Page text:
Private beta of ObMimic for out-of-container servlet testing

30 05 2008

Updated May 2013: ObMimic is now available from www.openbrace.com

The ObMimic library for out-of-container servlet testing is now being made available to a small number of users as a private “beta” release, in advance of a more public beta.

We’re ready for a few more people to start trying it out, so if you’re interested just let me know – either via this blog’s “contact me” page or via my company e-mail address of mike-at-openbrace-dot-com.

In outline, ObMimic provides a comprehensive set of fully-configurable test doubles for the Servlet API, so that you can use normal “plain java” tools and techniques to test servlets, filters, listeners and any other code that depends on the Servlet API. We call these test doubles “mimics”, because they “mimic” the behaviour of the real object.

We see this as the ultimate set of “test doubles” for this specific API: a set of plain Java objects that completely and accurately mimic the behaviour of the “real” Servlet API objects, whilst being fully configurable and inspectable and with additional instrumentation to support both “state-based” and “interaction-based” testing.

If you find servlet code harder to test than plain Java, ObMimic might be just what you’re looking for.

With ObMimic, you can create instances of any Servlet API interface or abstract class using plain no-argument constructors; configure and inspect all relevant details of their internal state as necessary; and pass them into your code wherever Servlet API objects are needed. This makes it easy to do detailed testing of servlets, filters, listeners and other code that depends on the Servlet API, without needing a servlet container and without any of the complexities and overheads of packaging, deployment, restarts/reloads, networking etc.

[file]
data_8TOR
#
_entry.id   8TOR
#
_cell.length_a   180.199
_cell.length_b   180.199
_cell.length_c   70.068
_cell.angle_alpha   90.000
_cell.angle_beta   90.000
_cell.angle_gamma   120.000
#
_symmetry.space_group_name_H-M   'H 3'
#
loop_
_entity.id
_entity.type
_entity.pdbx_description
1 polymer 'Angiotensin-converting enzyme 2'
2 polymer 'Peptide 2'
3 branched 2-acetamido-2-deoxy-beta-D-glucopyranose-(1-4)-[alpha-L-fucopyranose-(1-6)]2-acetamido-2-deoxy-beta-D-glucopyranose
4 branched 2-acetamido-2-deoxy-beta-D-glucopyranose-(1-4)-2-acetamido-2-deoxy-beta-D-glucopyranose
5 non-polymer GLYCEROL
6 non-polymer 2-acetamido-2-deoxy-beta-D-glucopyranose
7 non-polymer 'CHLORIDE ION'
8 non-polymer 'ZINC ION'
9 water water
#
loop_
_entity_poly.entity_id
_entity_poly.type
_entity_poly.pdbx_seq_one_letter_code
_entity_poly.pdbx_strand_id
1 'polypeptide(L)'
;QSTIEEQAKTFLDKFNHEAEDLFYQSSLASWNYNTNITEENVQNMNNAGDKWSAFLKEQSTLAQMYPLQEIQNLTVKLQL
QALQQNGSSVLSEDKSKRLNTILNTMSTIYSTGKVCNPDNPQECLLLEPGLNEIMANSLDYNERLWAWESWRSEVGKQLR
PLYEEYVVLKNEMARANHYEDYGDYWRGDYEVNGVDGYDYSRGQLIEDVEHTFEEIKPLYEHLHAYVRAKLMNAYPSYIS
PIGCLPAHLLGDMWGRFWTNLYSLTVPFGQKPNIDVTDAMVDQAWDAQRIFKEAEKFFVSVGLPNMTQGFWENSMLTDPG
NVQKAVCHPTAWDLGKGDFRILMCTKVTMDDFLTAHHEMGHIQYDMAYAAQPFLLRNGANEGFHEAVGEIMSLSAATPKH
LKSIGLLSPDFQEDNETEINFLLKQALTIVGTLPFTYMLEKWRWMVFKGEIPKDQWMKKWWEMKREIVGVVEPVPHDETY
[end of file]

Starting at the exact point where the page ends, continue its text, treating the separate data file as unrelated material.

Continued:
ObMimic includes facilities for:

  • Setting values that are “read-only” in the Servlet API (including full programmatic control over “deployment descriptor” values and other values that are normally fixed during packaging/deployment, or that have fixed values in each servlet container).
  • Examining values that are normally “write-only” in the Servlet API (such as a response’s body content).
  • Optionally recording and retrieving details of the Servlet API calls made to each object (with ability to turn this on and off on individual objects).
  • Controlling which version of the Servlet API is simulated, with versions 2.3, 2.4 and 2.5 currently supported (for example, you can programmatically repeat a test using different Servlet API versions).
  • Detecting and reporting any calls to Servlet API methods whose handling isn’t strictly defined by the API (e.g. passing null arguments to Servlet API methods whose Javadoc doesn’t specify whether nulls are permitted or how they are handled).
  • Controlling the simulation of container-specific behaviour (i.e. where the Servlet API allows variations or leaves this open).
  • Explicitly forcing Servlet API methods to throw a checked exception (e.g. so that you can test any code that handles such exceptions).